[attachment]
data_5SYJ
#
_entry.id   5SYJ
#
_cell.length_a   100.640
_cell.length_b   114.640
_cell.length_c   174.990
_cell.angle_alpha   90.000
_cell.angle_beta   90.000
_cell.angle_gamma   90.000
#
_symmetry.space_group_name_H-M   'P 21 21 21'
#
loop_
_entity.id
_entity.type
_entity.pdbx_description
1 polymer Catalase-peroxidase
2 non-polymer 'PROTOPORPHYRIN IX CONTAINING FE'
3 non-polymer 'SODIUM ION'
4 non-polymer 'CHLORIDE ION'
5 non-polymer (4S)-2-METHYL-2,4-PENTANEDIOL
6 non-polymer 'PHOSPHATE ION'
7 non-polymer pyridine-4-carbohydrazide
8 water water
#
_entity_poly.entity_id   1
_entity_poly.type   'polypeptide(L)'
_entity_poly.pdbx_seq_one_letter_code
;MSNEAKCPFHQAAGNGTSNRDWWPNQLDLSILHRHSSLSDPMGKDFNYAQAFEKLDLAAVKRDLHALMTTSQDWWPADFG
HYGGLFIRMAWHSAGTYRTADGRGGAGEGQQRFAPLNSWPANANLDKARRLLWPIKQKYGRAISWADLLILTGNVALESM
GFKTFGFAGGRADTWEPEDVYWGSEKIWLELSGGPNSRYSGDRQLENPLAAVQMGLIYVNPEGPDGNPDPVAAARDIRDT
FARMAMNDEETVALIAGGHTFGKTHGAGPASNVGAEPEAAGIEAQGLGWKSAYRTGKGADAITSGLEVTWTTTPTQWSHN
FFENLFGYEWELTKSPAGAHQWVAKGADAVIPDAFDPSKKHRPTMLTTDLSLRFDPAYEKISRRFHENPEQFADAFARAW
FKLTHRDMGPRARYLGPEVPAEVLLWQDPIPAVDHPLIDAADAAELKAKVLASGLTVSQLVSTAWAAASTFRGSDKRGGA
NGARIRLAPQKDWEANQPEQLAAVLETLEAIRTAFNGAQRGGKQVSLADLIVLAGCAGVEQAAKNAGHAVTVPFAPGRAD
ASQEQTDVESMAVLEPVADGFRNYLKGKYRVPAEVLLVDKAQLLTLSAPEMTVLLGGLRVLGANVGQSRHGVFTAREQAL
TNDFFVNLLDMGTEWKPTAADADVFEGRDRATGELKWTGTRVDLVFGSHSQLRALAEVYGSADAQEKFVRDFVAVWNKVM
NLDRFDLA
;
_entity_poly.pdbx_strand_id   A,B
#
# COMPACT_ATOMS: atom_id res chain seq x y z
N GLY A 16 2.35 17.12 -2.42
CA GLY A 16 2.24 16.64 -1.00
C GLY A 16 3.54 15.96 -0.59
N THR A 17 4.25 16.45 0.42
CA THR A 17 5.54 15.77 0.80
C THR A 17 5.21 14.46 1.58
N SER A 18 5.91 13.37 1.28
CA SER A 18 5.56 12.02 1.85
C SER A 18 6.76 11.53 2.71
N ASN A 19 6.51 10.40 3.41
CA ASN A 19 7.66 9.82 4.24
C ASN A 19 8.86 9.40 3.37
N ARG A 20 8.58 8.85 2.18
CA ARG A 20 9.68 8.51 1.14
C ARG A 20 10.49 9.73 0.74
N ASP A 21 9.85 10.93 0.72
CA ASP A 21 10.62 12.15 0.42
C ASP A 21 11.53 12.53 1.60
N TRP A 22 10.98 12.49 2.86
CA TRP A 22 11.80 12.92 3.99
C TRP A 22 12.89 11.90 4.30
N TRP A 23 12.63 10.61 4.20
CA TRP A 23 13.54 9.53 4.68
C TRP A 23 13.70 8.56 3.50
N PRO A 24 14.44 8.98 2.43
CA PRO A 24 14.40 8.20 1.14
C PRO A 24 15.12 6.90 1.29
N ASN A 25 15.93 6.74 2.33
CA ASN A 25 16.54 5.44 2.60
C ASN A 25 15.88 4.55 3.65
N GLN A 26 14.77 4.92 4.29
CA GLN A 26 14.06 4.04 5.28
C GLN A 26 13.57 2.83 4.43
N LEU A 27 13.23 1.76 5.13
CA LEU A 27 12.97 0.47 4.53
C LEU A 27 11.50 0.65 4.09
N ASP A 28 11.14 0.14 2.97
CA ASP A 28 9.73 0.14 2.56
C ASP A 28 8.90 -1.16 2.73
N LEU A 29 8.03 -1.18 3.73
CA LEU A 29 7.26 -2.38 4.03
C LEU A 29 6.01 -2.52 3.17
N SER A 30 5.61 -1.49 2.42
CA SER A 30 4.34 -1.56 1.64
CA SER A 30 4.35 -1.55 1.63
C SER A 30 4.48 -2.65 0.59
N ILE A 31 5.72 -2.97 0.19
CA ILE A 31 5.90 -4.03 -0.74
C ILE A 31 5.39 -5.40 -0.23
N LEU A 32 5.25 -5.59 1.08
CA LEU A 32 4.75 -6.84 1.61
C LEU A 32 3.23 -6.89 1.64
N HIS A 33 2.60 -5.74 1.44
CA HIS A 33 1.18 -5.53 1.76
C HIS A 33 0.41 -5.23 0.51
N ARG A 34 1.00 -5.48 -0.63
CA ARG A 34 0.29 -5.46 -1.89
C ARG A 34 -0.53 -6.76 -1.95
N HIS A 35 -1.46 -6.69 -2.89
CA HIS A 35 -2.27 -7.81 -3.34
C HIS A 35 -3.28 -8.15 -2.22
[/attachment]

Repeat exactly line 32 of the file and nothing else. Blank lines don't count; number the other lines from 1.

GFKTFGFAGGRADTWEPEDVYWGSEKIWLELSGGPNSRYSGDRQLENPLAAVQMGLIYVNPEGPDGNPDPVAAARDIRDT